Archaeological sites and historical artifacts are property that belongs to all of mankind. Preserving them and keeping them accessible are prerequisites to ensuring people can learn about and from history. Their material existence constitutes an important foundation of our self-awareness as human beings. Ancient history is a collective good which belongs to everyone and requires the protection of local officials. For the most part, they accept the role of protecting the splendor of their ancient heritage against collectors’ greed. However, recent political turmoil has led to the ransacking and trafficking of antiquities in the Middle East on an immense scale.
This panel brought new voices into the current discussion. NYU Washington, DC welcomed Douglas Boin, Tess Davis and Iris Gerlach, who discussed trafficking as the irreversible appropriation of cultural properties which contribute to humanity’s richness. Their destruction and, to no lesser degree, their trafficking destroy invaluable foundations in the self-awareness of mankind’s history and development. How can reproductions replace the fundamental contribution of the originals? How does the growing demand for antique cultural treasures impact preservation and protection? How does private ownership relate to common property in terms of U.N. standards? Alexander Nagel moderated the discussion.
Douglas Boin, an internationally-recognized authority on the archaeology, religion, and history of the Roman world. He is currently an Assistant Professor of History at Saint Louis University.
He is the author of two critically acclaimed books, Ostia in Late Antiquity (Cambridge University Press, 2013) and Coming Out Christian in the Roman World (Bloomsbury Press, 2015), and his research has been featured in The Wall Street Journal and the Spanish newspaper El Paîs. Currently, he is writing a new social and cultural history of Late Antiquity for the publisher Wiley.
Other scholarship has appeared in the American Journal of Archaeology, the Journal of Roman Studies, the Journal of Early Christian Studies, and the Papers of the British School at Rome. His advocacy on behalf of cultural heritage issues has been featured in the St. Louis Post-Dispatch (with Thomas Finan) and The International New York Times.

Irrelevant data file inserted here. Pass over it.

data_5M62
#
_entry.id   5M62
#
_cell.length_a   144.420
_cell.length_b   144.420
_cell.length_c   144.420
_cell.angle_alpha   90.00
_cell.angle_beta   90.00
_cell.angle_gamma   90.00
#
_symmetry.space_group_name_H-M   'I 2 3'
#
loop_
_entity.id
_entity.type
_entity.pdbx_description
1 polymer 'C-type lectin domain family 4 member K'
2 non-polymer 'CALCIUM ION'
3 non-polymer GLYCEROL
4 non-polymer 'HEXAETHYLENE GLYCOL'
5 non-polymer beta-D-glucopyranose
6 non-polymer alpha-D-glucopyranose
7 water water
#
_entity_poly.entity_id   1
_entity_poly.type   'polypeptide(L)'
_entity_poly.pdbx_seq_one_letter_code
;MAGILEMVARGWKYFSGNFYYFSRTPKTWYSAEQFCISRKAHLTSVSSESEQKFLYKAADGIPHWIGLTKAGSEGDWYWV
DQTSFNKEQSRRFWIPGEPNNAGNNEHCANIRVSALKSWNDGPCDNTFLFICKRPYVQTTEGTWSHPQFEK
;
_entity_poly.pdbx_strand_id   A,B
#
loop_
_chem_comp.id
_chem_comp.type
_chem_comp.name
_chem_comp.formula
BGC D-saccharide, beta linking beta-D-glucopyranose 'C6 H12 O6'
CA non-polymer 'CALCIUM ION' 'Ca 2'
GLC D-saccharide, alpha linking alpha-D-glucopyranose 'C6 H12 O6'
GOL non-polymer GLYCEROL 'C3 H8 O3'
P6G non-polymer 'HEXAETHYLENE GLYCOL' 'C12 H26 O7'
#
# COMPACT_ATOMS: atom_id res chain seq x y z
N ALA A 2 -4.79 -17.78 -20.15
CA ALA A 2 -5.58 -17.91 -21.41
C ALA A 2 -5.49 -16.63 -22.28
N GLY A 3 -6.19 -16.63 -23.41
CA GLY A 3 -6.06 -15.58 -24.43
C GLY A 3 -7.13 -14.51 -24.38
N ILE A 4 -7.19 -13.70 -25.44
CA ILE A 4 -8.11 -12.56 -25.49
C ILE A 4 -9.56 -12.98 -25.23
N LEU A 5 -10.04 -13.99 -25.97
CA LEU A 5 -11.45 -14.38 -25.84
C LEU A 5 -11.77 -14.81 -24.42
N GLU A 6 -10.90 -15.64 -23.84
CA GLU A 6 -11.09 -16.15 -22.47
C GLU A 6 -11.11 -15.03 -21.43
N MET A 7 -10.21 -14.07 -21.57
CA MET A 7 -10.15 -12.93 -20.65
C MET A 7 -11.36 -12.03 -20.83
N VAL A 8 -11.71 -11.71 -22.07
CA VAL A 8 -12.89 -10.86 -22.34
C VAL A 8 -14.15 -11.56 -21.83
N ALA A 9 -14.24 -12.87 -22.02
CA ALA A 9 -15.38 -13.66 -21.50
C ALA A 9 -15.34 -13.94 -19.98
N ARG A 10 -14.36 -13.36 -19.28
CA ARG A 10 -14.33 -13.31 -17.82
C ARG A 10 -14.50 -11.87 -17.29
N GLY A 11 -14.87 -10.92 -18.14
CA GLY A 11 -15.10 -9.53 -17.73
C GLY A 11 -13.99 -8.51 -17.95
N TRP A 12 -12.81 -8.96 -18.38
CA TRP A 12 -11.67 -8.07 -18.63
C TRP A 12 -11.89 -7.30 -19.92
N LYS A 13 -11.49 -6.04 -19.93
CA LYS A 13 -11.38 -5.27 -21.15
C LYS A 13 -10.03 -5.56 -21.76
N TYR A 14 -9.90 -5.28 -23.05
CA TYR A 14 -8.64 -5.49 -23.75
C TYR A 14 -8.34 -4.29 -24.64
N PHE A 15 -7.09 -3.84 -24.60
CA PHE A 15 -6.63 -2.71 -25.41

He has also written for popular venues, with essays appearing at TIME ("What We Get Wrong about the Fall of Rome," originally published at the History News Network), The Huffington Post, Biblical Archaeology, BuzzFeed, Wonders & Marvels, the religion-news site On Faith, and The Chronicle of Higher Education. From 2010-2013 he taught in the Department of Classics at Georgetown University.
Tess Davis is a lawyer and archaeologist by training, and Executive Director of the Antiquities Coalition. She oversees the organization’s work to fight cultural racketeering worldwide. Since 2013, Davis has been affiliated with the Scottish Centre for Crime and Justice Research at the University of Glasgow. Prior to her current position, she was executive director of the Lawyers’ Committee for Cultural Heritage Preservation, a not-for-profit institution based in Washington, DC. She previously worked for the nongovernmental organization Heritage Watch in Cambodia, first as Project Coordinator, and then as assistant Director. Her career began at the Archaeological Institute of America.
Iris Gerlach, an archaeologist with a focus on Near Eastern Archaeology, Classical Archaeology and Assyriology, has been head of the Sanaa (Yemen) branch of the Orient Department at the German Archaeological Institute since 2000. Director of various archaeological projects in Yemen, Ethiopia and Qatar, her research interests are South Arabian and pre-Aksumite archaeology; cultural contacts, especially trade and migration; temples and religion; ancient water management; burial rites; and art history. She heads restoration and capacity building projects in Yemen and Ethiopia. In 2011, she became director of monitoring and awareness-raising projects dealing with the looting of museums, illegal excavations of archaeological sites and other destruction of cultural heritage in Yemen.
Moderated by Alexander Nagel, a Research Associate at the Smithsonian Institution’s National Museum of Natural History. Originally from Berlin, Germany, Nagel received an MA from Humboldt University Berlin in 2003, and a PhD from the University of Michigan in Ann Arbor in 2010. He is supporting the work of communities who preserve heritage sites and document the illicit trade in antiquities, and has lectured on the heritage preservation of Yemen, Greece, Iran and the Middle East worldwide.